EC 362 Problem Set #2

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1 EC 362 Problem Set #2 1) Using Single Precision IEEE 754, what is FF ? 2) Suppose the fraction enhanced of a processor is 40% and the speedup of the enhancement was tenfold. What is the overall speedup? What if the fraction enhanced increased to 90%? 3) MIPS has one of the simpler instruction sets in existence. However, it is possible to imagine even simpler instruction sets. Consider a hypothetical machine call SIC, for Single Instruction Computer. As its name implies, SIC has only one instruction: subtract and branch if negative, or sbn for short. The sbn instruction has three operands, each consisting of the address of a word in memory: sbn a, b, c # Mem[a] = Mem[a] - Mem[b]; if (Mem[a]<0) go to c The instruction will subtract the number in memory location b from the number in location memory location a and place the result back in memory location a, overwriting the previous value. If the result is greater than or equal to 0, the computer will take its next instruction from the memory location just after the current instruction. If the result is less than 0, the next instruction is taken from memory location c. SIC has no registers and no instructions other than sbn. Although it has only one instruction, SIC can imitate many of the operations of more complex instruction sets by using clever sequences of sbn instructions. For example, here is a program to copy a number from location a to location b: start: sbn temp, temp,.+1 # Sets temp to zero sbn temp, a,.+1 # Sets temp to -a sbn b, b,.+1 # Sets b to zero sbn b, temp,.+1 # Sets b to -temp, which is a In the program above, the notation.+1 means the address after this one, so that each instruction in this program goes on to the next in sequence whether or not the result is negative. We assume temp to be the address of a spare memory word that can be used for temporary results. Part a) Write a SIC program to add a and b, leaving the result in a and leaving b unmodified. Your SIC program should only require 3 instructions. Part b) Write a SIC program to multiply a by b, putting the result in c. Assume that memory location "one" contains the number 1. Assume that a and b are greater than 0 and that it s OK to modify a or b. (Hint: What does this program compute?) c = 0; while (b > 0) {b = b 1; c = c + a;} Your SIC program should only require 5 instructions. 4) This problem compares the memory efficiency of four different styles of instruction sets for two code sequences. The architecture styles are the following: Accumulator: All operations occur in a single register called the accumulator (acc). Memory-memory: All three operands of each instruction are in memory. Stack: All operations occur on top of the stack. Only push and pop access memory, and all other instructions remove their operands from the stack and replace them with the result. The implementation uses a stack for the top two entries; accesses that use other stack positions are memory references.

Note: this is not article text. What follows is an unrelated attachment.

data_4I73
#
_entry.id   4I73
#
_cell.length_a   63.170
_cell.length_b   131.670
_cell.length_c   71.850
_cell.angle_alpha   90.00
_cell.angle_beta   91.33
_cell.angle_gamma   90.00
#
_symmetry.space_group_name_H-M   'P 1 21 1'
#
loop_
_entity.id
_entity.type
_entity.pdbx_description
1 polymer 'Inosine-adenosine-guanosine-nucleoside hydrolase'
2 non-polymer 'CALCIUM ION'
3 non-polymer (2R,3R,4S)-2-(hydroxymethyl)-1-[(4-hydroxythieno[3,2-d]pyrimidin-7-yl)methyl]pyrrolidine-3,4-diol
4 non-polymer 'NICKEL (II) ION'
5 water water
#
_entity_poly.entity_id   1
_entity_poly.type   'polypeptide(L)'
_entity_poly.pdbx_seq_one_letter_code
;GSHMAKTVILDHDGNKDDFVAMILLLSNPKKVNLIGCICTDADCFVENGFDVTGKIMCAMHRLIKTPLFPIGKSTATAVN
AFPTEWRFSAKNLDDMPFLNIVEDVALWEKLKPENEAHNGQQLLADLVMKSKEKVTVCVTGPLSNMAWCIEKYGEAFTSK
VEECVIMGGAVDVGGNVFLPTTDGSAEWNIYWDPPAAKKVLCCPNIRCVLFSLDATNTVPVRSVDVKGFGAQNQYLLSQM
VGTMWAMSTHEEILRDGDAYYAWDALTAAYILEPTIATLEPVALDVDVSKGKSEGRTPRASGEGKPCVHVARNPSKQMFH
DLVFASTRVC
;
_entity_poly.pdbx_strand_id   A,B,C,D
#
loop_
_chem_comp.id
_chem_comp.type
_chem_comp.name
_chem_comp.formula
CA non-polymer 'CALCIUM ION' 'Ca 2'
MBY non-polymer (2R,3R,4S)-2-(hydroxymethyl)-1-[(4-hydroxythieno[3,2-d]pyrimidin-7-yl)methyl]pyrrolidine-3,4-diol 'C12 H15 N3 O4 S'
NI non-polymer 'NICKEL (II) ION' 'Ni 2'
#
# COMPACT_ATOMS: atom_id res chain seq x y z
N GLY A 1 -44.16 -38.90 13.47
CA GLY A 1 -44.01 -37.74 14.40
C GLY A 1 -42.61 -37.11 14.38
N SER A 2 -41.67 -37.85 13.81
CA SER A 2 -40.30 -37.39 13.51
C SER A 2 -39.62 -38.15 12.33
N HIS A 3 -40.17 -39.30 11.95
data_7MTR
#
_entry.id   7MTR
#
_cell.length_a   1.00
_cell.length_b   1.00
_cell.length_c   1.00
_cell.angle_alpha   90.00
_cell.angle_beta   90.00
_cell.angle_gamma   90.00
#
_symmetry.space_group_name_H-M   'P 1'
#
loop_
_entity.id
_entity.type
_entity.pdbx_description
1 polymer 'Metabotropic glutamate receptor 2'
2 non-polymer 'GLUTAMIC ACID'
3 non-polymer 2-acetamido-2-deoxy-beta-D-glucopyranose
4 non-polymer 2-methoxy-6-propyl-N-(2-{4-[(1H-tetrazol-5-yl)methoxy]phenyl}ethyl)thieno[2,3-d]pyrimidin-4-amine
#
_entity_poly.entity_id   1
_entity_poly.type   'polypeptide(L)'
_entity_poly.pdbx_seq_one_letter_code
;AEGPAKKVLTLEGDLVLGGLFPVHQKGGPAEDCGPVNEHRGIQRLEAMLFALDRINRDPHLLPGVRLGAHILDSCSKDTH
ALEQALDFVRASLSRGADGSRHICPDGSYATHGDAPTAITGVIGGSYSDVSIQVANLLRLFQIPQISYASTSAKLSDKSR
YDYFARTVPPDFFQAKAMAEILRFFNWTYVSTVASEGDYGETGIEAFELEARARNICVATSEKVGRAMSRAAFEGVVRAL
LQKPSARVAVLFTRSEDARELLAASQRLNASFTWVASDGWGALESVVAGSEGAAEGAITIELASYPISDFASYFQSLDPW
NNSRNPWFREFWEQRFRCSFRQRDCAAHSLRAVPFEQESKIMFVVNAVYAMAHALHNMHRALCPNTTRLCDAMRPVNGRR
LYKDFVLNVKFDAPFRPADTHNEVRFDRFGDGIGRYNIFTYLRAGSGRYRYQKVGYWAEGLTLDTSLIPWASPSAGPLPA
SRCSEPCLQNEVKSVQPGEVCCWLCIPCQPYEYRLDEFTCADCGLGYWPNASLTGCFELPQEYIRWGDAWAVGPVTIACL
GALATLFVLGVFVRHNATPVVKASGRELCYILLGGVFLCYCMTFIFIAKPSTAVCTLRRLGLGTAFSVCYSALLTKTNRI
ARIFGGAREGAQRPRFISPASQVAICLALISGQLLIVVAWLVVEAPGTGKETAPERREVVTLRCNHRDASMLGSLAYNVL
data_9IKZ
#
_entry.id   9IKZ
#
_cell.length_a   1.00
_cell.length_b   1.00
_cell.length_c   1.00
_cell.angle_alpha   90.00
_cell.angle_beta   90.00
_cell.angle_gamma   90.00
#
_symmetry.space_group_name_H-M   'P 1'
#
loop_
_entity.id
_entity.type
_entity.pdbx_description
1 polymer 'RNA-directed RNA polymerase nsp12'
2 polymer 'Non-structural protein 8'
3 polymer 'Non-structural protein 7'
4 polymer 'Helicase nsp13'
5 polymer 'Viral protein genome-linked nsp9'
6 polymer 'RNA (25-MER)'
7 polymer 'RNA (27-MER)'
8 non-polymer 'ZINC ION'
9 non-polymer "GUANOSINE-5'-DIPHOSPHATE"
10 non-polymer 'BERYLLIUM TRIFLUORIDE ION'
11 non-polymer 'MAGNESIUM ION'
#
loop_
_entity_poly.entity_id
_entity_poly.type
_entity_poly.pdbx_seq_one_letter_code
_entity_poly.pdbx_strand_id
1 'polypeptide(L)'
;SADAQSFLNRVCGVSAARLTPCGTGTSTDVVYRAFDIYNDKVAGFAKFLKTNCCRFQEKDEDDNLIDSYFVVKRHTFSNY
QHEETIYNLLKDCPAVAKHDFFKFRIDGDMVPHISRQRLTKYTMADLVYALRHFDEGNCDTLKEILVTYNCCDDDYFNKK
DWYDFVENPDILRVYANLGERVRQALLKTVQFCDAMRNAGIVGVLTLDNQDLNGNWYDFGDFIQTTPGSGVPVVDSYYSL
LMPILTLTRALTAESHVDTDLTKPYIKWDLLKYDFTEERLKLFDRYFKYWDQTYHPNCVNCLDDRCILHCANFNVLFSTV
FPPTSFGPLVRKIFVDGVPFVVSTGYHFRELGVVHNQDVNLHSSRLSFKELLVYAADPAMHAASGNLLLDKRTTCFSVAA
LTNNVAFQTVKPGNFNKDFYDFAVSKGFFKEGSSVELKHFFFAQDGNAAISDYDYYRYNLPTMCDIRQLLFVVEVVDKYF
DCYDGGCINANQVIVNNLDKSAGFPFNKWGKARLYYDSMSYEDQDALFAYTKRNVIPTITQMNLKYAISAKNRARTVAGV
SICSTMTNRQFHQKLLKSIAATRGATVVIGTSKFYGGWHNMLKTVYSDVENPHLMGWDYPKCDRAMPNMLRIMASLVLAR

2 Load-store: All operations occur in registers, and register-to-register instructions have three operands per instruction. There are 16 general-purpose registers, and register specifiers are 4 bits long. This is the architecture style for MIPS (but slightly modified). Consider the following C code: a = b + c; # a, b, and c are variables in memory This code would be translated as follows using an accumulator style instruction set. Notice that all operations implicitly reference the acc register, and everything else is a memory reference: load B # acc Memory[B] add C # acc acc + Memory[C] store A # Memory[A] acc The same code would be translated as follows using a memory-memory instruction set: add A, B, C # Memory[A] Memory[B] + Memory[C] In this case, there are no registers, just memory locations. So, all references are to memory. The same code would be translated as follows using a stack instruction set: push C # top+=4; stack[top] Memory[C] push B # top+=4; stack[top] Memory[B] add # stack[top-4] stack[top] + stack[top-4]; top-=4 pop A # Memory[A] stack[top]; top-=4 Here all operations act on the elements on the top of a stack. Again, there are no registers, just a stack. Everything else is a memory reference. Finally, the load-store translation would be: load reg1, C load reg2, B add reg3, reg1, reg2 store reg3, A # reg1 Memory[C] # reg2 Memory[B] # Memory[A] reg3 These are each equivalent assembly language code segments for the different styles of instruction sets. For a given code sequence, we can calculate the instruction bytes fetched and the memory data bytes transferred using the following assumptions about all four instruction sets: The opcode is always 1 byte (8 bits) All memory addresses are 2 bytes (16 bits) All memory data transfers are 4 bytes (32 bits) All instructions are an integral number of bytes in length There are no optimizations to reduce memory traffic For example, a register load in the load-store ISA will require four instruction bytes (one for the opcode, one for the register destination, and two for a memory address) to be fetched from memory along with four data bytes. A memory-memory add instruction will require seven instruction bytes (one for the opcode and two for each of the three memory addresses) to be fetched from memory and will result in 12 data bytes being transferred (eight from memory to the processor and four from the processor back to memory). The following table displays a summary of this information for each of the architectural styles for the code appearing above: Style Instructions for a=b+c Code bytes Data bytes